MP almost Penny-less after delay in expenses

Penny Mordaunt MP
Penny Mordaunt MP
Tory MP Jacob Rees-Mogg and comedian Omid Djalili will both in appearing on the show.

Tory MP Jacob Rees-Mogg and comedian Omid Djalili to appear on Portsmouth’s Question Time

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MPs are in danger of being ‘priced out of politics’ by problems with the new parliamentary expenses regime, according to MP Penny Mordaunt.

The Tory Portsmouth North representative said she was left with just £22 over the Christmas period due to a delay in her claim being paid.

Ms Mordaunt says many MPs are being left thousands of pounds out of pocket for months on end due to claims not being paid on time.

Now she is backing calls on the Independent Parliamentary Standards Authority (IPSA) – set up in the wake of the expenses scandal in 2009 – to make reforms.

Ms Mordaunt said: ‘Although I’m not expecting any sympathy for my own situation, the consequences of this continuing and them not paying me are that suppliers aren’t going to get their bills paid. Secondly, unless you are extremely wealthy, you are going to be priced out of politics.

‘An expense claim was put in in early November to be paid in late November – I received it in the third week of January. I had £22 to live off over the Christmas period.’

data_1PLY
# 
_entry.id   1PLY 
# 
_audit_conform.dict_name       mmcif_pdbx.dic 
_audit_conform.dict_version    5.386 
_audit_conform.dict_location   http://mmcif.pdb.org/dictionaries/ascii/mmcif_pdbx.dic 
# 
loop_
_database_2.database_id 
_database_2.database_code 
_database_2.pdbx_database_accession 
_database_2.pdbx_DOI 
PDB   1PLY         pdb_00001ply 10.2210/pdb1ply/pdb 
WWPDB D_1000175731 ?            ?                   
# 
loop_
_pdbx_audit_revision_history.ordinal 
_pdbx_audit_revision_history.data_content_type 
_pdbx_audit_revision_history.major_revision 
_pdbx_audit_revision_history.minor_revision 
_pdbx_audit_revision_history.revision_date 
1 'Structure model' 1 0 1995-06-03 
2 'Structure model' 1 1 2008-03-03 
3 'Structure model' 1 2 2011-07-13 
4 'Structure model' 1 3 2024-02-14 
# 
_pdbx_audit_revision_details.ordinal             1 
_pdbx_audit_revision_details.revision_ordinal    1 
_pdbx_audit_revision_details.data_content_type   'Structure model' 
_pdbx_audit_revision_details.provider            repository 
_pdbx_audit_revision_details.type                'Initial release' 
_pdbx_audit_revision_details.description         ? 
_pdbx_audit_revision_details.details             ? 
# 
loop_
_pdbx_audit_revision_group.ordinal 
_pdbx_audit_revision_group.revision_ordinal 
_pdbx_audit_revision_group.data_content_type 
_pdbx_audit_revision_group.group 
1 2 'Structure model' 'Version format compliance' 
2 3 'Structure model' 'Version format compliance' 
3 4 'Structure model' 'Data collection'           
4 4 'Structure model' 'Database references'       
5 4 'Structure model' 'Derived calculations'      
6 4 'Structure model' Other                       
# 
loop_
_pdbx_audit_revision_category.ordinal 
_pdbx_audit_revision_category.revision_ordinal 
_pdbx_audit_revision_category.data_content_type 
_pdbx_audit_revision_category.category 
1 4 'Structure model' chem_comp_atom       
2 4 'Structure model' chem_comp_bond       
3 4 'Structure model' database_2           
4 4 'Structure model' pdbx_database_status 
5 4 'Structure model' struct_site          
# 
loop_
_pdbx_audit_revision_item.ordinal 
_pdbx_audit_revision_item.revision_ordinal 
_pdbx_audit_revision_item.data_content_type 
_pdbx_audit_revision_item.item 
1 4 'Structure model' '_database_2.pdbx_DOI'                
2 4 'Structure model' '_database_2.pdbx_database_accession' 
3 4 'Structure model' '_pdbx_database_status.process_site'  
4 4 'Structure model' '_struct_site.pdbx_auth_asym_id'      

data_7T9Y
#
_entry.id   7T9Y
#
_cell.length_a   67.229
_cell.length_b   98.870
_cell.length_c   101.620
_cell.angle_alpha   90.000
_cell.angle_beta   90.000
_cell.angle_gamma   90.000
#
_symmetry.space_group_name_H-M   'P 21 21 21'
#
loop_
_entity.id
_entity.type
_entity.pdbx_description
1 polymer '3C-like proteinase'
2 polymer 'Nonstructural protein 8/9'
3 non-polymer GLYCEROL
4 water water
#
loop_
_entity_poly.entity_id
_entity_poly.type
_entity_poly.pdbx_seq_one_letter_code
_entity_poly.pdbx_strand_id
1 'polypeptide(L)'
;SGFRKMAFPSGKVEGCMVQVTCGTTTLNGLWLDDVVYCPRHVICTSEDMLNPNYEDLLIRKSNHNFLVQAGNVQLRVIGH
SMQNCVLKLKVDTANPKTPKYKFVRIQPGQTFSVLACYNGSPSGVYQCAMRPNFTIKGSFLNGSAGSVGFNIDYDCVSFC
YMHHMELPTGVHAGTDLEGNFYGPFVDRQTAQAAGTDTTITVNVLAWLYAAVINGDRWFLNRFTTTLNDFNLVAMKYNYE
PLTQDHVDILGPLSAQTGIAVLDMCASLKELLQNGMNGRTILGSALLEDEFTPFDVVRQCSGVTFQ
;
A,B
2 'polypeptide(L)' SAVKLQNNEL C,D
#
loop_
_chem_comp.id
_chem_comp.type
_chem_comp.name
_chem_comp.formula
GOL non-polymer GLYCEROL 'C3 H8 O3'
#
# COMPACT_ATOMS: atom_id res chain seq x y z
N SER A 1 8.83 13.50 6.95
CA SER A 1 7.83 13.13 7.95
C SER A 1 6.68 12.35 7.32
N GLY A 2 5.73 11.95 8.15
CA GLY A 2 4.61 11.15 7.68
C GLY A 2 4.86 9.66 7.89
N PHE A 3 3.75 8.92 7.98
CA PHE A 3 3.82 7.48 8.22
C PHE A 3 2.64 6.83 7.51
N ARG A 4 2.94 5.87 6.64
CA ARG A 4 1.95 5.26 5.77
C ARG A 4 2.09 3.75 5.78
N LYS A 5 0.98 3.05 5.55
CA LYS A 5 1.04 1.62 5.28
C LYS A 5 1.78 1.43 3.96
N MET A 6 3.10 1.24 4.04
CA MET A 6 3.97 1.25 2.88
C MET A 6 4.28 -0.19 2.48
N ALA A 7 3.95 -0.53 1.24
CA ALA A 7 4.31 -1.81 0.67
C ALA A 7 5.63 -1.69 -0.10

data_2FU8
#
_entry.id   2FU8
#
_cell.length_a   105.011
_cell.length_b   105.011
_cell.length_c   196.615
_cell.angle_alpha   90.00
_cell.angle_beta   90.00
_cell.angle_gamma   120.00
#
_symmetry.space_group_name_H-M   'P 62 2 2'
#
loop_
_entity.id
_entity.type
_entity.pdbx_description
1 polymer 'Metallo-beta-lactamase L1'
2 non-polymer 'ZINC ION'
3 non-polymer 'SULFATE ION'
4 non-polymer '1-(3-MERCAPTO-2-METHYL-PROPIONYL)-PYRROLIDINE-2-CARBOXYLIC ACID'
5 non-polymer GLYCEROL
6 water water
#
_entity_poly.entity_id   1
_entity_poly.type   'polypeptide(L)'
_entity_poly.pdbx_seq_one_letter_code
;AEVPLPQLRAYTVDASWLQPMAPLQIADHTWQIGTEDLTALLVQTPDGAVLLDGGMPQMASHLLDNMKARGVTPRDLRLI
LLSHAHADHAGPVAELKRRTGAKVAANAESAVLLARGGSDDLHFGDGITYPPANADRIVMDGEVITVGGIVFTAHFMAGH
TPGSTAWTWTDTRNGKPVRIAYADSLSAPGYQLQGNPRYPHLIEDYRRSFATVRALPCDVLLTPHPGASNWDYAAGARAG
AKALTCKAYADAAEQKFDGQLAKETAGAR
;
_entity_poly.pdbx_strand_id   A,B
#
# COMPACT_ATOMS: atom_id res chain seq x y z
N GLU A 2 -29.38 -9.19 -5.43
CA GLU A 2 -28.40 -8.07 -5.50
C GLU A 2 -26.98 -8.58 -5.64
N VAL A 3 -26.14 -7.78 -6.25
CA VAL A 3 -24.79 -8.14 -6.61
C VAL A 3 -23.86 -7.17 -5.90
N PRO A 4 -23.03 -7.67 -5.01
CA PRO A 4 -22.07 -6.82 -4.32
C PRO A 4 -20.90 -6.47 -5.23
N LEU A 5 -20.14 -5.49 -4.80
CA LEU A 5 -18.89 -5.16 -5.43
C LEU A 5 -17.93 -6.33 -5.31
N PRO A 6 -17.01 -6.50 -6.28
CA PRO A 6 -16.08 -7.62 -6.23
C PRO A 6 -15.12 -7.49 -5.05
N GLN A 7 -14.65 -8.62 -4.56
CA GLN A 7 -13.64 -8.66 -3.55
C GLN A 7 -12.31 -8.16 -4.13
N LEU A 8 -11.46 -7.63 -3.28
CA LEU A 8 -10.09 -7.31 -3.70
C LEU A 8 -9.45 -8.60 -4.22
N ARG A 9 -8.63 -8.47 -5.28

Ms Mordaunt spoke out as IPSA yesterday laid bare more than £15,000 worth of wrongful claims made by MPs. House of Commons leader Sir George Young also criticised the expenses watchdog, calling for reforms in the next two months.

Ms Mordaunt added: ‘The problem is that a lot of the way the new expenses system is working is extremely problematic unless you have piles of cash around. IPSA are supposed to reimburse people within 12 working days of them making a claim. Although I can understand them not doing so 100 per cent of the time, some people are having to wait months.

‘The maximum for me was five months and a lot of the time they are averaging two or three months. That might not sound a lot but our expenses cover everything, so we are expected to pay up front for rent, rates, stationery and in some cases salaries. Rather than being out of pocket a few hundred pounds every month some people are out of pocket thousands of pounds.

‘Within a few months of not being paid, people, unless they have very deep pockets, are going to be in trouble.’